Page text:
"Deputy Millett[e] did not have a reasonable suspicion to believe that the two individuals in the car were the ones for whom he [] had felony warrants for their arrest, and;

"The unidentified State Trooper who actually stopped the car which defendant was driving did not have probable cause to believe that a traffic infraction was being committed."

On appeal, the state challenges both of those determinations. With respect to the first, the state asserts that Millette had a reasonable suspicion that either Harland or Kashuba was in the Cougar and that, under the "collective knowledge" doctrine, Millette's belief was a sufficient basis for the stop. Assuming without deciding that, under the "collective knowledge" doctrine, Millette's knowledge could be imputed to the trooper who actually made the stop, we agree with the trial court that Millette's knowledge did not support a reasonable suspicion.

An officer has a reasonable suspicion if the officer is "able to point to specific and articulable facts that give rise to a reasonable inference that a person has committed a crime." State v. Ehly, 317 Or 66, 80, 854 P2d 421 (1993). Here, Millette's knowledge at the time he directed the stop was: (1) defendant claimed to be a friend of Harland; (2) four or five months earlier, a "source" had told him that Harland and Kashuba were staying with a "friend in Portland"; (3) within the previous month, Kashuba had called Millette from defendant's apartment; and (4) two unidentified people got into defendant's girlfriend's car and drove on a highway in the direction of a town where a member of Kashuba's family lived. Given the staleness of Millette's information, and his complete inability to identify any physical attributes of the persons in the Cougar, the mere fact that two people left defendant's apartment and drove on a highway that led not only to Estacada, but also to dozens of other places, was insufficient to support the requisite "reasonable inference" that either Harland or Kashuba was in the Cougar.

We proceed to the state's alternative contention that the stop was lawful because there was probable cause for a traffic violation, viz., the Cougar's tinted windows. See ORS 810.410 (traffic stop authorized based on probable cause of traffic infraction). Defendant does not dispute that Millette had both objective and subjective probable cause with respect to the traffic infraction. However, defendant emphasizes, the unidentified trooper, not Millette, made the stop--and the trooper never testified. The state responds that, under the "collective knowledge" doctrine, Millette's knowledge is properly imputed to the trooper.

In State v. Pratt, 309 Or 205, 216, 785 P2d 350 (1990), the court articulated the "collective knowledge" doctrine:

"A peace officer who does not himself have probable cause to arrest a felony suspect nonetheless may arrest the suspect if he reasonably believes that the officer or officers who have requested the arrest do have probable cause to make that arrest and if probable cause to arrest does, in fact, exist." Id. at 216 (emphasis in original).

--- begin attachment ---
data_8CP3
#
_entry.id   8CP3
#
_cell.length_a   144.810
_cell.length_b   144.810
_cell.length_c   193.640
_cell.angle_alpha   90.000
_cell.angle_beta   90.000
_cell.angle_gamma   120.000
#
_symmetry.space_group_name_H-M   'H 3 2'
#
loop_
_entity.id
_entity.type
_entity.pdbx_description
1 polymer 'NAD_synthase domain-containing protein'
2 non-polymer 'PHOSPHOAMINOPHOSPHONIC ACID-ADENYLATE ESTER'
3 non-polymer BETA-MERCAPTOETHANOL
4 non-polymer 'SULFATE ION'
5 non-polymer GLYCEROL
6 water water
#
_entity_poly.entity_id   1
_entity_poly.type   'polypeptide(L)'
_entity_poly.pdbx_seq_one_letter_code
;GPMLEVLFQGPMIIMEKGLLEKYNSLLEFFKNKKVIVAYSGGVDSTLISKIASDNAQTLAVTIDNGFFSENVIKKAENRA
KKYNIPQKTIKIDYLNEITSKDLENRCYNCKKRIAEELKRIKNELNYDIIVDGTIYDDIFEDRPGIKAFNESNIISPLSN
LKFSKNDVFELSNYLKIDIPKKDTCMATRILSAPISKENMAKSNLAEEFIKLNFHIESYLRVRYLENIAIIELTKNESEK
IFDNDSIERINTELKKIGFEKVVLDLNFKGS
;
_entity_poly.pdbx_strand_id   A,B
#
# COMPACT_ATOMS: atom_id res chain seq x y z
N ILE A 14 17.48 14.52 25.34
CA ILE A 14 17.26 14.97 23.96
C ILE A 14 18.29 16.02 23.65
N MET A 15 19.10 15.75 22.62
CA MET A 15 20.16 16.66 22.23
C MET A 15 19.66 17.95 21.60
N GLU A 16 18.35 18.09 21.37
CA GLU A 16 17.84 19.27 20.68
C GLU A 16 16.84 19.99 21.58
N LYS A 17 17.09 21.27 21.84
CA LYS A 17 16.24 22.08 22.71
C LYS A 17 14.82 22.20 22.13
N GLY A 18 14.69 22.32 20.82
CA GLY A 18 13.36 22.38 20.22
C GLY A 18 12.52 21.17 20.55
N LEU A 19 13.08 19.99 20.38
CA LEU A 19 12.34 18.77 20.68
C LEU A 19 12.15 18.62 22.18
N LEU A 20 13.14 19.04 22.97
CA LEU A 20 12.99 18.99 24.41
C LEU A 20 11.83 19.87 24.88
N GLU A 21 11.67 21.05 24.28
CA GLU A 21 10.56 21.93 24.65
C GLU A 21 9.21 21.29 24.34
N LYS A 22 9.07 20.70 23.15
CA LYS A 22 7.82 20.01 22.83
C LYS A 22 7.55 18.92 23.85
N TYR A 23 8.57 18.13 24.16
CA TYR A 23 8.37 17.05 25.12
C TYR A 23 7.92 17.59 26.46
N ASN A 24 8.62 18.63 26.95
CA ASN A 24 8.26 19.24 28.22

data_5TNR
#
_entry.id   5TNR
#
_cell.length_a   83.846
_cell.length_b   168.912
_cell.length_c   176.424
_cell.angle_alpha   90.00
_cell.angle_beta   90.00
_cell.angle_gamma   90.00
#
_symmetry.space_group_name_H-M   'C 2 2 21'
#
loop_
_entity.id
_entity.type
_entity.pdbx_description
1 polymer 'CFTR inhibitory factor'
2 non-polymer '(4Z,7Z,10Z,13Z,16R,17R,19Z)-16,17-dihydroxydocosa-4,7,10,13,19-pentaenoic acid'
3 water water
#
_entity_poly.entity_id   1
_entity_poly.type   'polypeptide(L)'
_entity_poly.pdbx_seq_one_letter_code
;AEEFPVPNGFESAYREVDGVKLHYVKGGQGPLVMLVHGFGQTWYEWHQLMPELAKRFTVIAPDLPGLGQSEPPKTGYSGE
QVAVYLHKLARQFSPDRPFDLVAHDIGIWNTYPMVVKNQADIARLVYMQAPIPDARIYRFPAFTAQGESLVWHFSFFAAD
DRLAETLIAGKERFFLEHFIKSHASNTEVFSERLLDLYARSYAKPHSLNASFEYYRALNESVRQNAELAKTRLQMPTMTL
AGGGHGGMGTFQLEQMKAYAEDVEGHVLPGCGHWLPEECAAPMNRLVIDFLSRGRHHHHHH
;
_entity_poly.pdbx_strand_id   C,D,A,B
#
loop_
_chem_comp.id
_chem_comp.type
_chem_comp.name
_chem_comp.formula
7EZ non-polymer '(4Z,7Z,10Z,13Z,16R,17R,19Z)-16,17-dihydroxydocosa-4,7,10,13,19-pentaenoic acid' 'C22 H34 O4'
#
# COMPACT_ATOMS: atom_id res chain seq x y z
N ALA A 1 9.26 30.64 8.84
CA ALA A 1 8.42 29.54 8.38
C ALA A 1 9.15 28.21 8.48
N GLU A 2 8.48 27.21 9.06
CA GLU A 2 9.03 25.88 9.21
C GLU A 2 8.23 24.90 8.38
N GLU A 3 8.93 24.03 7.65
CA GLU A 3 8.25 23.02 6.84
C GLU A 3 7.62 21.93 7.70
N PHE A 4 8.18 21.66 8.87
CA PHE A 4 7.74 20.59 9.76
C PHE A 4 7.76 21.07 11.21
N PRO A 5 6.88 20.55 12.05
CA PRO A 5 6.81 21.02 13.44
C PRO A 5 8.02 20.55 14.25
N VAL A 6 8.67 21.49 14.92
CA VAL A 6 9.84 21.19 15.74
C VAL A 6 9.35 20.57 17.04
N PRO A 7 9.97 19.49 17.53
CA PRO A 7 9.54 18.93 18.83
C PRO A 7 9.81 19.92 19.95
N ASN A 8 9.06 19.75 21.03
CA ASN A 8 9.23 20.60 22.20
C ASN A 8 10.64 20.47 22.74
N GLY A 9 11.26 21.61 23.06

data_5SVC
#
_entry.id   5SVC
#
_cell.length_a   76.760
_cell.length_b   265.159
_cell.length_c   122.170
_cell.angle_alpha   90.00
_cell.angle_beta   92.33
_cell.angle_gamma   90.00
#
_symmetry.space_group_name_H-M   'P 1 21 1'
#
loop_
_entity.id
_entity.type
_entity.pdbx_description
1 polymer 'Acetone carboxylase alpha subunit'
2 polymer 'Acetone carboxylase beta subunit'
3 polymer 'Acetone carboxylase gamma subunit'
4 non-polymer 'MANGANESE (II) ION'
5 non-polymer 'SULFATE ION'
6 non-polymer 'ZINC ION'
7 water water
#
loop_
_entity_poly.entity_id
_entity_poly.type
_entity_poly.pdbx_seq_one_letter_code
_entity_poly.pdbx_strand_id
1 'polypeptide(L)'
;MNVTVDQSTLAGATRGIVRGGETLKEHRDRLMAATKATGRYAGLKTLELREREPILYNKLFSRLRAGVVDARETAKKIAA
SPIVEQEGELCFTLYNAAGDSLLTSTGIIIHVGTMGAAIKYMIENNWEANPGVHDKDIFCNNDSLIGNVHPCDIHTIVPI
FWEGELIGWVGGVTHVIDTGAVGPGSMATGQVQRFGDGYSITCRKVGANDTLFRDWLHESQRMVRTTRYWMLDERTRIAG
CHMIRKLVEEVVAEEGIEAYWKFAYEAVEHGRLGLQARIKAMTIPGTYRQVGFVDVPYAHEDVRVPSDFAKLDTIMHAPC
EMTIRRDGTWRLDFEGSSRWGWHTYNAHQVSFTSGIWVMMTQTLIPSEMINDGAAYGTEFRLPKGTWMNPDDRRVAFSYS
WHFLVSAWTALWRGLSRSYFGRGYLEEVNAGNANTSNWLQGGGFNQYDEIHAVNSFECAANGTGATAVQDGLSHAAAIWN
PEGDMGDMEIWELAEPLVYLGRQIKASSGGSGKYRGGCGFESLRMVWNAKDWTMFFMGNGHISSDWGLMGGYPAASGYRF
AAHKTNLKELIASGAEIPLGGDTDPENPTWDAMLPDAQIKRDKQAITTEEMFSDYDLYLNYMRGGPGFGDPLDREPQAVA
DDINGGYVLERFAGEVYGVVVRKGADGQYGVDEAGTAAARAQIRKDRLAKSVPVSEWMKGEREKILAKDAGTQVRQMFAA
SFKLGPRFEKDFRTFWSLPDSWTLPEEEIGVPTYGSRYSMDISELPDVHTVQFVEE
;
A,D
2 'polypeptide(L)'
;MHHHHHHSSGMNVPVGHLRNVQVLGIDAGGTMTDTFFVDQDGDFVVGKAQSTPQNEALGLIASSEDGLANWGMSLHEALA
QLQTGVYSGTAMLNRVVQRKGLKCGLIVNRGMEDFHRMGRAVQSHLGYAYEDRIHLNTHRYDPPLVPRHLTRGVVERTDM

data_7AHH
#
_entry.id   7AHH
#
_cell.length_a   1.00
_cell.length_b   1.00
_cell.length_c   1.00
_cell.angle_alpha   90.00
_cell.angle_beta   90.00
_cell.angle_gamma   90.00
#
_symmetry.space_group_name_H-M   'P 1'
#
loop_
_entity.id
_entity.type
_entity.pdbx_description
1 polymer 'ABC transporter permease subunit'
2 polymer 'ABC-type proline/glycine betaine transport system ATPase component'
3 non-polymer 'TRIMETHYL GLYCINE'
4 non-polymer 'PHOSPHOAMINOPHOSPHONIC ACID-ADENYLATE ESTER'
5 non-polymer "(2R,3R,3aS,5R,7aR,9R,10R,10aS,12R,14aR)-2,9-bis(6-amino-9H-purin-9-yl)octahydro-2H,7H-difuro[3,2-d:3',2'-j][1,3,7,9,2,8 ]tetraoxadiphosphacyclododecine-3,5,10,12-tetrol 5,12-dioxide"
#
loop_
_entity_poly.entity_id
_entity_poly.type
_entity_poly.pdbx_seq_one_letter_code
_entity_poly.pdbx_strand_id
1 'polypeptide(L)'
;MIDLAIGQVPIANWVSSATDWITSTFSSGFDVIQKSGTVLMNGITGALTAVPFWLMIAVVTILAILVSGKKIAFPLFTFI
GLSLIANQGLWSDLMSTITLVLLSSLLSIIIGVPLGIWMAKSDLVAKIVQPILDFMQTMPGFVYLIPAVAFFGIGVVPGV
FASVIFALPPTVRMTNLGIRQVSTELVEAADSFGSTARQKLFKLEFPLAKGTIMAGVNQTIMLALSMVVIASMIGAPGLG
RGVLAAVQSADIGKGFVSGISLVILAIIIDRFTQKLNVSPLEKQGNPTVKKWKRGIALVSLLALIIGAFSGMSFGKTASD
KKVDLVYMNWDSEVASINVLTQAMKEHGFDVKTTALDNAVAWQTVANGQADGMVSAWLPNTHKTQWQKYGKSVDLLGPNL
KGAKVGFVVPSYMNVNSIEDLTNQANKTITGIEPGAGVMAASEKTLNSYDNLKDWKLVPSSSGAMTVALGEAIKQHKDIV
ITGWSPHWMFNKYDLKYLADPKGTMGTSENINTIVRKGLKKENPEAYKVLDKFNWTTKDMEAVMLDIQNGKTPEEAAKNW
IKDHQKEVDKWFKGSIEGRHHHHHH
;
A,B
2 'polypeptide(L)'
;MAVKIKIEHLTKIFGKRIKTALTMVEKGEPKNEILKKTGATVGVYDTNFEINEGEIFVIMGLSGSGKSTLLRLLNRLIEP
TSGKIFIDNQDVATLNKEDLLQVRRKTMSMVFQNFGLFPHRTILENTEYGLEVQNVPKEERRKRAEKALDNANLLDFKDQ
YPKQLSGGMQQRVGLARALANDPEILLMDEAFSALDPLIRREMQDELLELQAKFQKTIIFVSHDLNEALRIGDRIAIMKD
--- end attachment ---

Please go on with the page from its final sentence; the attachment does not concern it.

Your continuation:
An essential element of the "collective knowledge" analysis is that the officer who actually makes the arrest--or, in the case of traffic infractions, the stop--must have subjective probable cause. That is, the officer who makes the arrest or traffic stop must "subjectively believe" that the requesting officer had sufficient grounds for the arrest or stop. State v. Koester, 117 Or App 139, 144, 843 P2d 968 (1992), rev den 315 Or 644 (1993) (emphasis added).

Here, the trial court did not make an express finding as to the trooper's subjective belief. However, necessarily implicit in the court's conclusion that the trooper lacked probable cause is a determination that the state failed to prove that the trooper subjectively believed that Millette had probable cause with respect to the traffic infraction. That determination was correct. Indeed, the state offered no proof pertaining to the trooper's subjective belief. As noted, the trooper did not testify, and it is undisputed that Millette, in communicating with the dispatcher and the trooper, never mentioned the tinted windows. Rather, Millette referred only to "possible wanted people in the car," and there is no evidence that the trooper stopped the Cougar for any other reason. Those circumstances amply support a determination that the trooper lacked the requisite "subjective belief." Ball v. Gladden, 250 Or 485, 487, 443 P2d 621 (1968). The trial court did not err.


1. At that time Millette was on loan to Portland Police Bureau.

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2. ORS 815.220 provides, in part:

"(1) A person commits the offense of obstruction of vehicle windows if the person drives or moves on any highway * * * any vehicle with windows obstructed in a manner prohibited under this section.

"(2) The windows of a vehicle are obstructed in a manner prohibited by this section if any material that prohibits or impairs the ability to see into or out of the vehicle is upon any vehicle window described in this subsection. This subsection applies to any sign, poster, one-way glass, adhesive film, glaze application or other material if the material prohibits or impairs the ability to see into or out of the vehicle. This subsection only applies to the following windows of the vehicle:

"* * * * *

"(c) The side windows on either side forward of or adjacent to the operator's seat.

"* * * * *

"(6) The offense described in this section, obstruction of vehicle windows, is a Class D traffic infraction."

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3. The state trooper's identity is not disclosed in this record.